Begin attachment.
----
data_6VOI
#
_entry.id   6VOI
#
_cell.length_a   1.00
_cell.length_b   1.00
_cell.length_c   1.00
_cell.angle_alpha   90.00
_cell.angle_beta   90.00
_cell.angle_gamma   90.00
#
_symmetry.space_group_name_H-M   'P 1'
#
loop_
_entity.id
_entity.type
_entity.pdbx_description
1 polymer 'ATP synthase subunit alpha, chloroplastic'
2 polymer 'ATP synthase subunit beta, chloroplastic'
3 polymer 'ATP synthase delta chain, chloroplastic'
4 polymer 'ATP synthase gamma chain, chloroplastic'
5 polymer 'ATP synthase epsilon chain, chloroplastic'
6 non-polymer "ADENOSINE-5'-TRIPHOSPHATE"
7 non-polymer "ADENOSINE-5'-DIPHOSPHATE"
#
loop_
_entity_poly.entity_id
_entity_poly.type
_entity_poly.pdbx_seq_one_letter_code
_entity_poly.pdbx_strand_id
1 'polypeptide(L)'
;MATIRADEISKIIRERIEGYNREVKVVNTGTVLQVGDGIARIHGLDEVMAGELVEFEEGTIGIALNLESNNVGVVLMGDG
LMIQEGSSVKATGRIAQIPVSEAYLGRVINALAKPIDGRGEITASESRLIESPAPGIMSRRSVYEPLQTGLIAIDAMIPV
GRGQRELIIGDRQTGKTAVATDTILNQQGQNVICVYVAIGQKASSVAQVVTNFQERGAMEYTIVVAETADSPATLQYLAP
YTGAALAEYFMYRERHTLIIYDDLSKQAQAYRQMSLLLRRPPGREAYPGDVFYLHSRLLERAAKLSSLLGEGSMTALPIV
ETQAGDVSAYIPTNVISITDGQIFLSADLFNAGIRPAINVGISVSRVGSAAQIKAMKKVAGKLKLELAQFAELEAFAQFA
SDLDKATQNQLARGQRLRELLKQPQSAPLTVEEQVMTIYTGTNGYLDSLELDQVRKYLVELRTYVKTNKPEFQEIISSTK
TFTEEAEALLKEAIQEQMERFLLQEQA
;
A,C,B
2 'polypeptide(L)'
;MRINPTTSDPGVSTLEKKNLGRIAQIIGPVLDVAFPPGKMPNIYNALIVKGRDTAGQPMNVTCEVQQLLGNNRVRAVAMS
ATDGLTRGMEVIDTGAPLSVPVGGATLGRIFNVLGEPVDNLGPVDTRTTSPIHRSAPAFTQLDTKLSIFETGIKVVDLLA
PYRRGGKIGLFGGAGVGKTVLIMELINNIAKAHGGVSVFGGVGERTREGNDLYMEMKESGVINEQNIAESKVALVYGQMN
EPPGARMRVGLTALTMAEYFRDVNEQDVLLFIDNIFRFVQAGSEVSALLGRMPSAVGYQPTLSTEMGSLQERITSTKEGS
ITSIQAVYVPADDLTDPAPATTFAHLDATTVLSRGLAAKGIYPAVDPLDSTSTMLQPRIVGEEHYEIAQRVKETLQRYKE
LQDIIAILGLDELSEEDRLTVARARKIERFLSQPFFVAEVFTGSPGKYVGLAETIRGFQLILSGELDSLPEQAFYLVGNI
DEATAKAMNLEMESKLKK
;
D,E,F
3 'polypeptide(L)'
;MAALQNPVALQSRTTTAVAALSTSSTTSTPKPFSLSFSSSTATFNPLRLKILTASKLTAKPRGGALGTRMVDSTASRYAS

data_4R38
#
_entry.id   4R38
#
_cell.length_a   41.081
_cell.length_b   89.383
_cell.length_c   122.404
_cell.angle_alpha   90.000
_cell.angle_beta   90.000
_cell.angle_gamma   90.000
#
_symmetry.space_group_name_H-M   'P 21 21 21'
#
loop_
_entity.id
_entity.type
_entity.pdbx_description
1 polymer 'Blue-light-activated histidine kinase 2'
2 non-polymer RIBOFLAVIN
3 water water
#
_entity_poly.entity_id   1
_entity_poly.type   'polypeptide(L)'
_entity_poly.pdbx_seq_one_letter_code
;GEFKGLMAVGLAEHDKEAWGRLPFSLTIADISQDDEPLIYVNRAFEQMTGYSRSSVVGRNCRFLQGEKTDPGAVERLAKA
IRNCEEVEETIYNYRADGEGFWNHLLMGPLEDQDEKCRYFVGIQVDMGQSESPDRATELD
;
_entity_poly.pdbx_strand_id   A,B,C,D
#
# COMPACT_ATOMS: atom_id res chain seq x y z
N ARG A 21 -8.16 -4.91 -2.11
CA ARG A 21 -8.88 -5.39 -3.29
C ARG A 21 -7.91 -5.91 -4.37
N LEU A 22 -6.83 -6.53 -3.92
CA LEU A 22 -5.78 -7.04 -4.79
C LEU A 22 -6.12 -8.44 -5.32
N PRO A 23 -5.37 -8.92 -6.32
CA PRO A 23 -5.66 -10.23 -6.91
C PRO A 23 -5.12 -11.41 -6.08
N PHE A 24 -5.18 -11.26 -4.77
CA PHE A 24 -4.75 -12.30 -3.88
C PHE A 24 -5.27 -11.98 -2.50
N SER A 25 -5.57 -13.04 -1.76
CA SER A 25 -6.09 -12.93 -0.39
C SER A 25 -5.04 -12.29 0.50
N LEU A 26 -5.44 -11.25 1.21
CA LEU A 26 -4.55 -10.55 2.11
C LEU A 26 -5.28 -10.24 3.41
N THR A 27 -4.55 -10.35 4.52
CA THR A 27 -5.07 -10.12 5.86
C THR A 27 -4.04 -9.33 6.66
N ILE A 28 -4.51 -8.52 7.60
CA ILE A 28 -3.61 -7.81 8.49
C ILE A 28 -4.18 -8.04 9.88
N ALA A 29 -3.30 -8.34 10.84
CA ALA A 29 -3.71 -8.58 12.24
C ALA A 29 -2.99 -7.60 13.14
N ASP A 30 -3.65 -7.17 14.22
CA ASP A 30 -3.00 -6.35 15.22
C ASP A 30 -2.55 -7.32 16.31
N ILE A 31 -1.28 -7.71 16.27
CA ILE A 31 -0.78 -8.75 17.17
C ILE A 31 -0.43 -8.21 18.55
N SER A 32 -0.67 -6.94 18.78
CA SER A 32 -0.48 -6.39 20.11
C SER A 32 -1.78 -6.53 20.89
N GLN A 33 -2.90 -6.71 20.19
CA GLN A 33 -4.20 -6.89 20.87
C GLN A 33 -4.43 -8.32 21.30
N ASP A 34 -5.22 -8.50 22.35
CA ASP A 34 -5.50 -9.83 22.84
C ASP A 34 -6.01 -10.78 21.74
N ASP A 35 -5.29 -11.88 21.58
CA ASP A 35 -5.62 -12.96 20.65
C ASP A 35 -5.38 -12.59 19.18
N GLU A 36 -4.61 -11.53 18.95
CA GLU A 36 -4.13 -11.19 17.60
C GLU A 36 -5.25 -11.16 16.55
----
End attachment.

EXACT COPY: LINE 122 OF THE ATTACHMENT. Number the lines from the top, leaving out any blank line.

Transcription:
N ASP A 34 -5.22 -8.50 22.35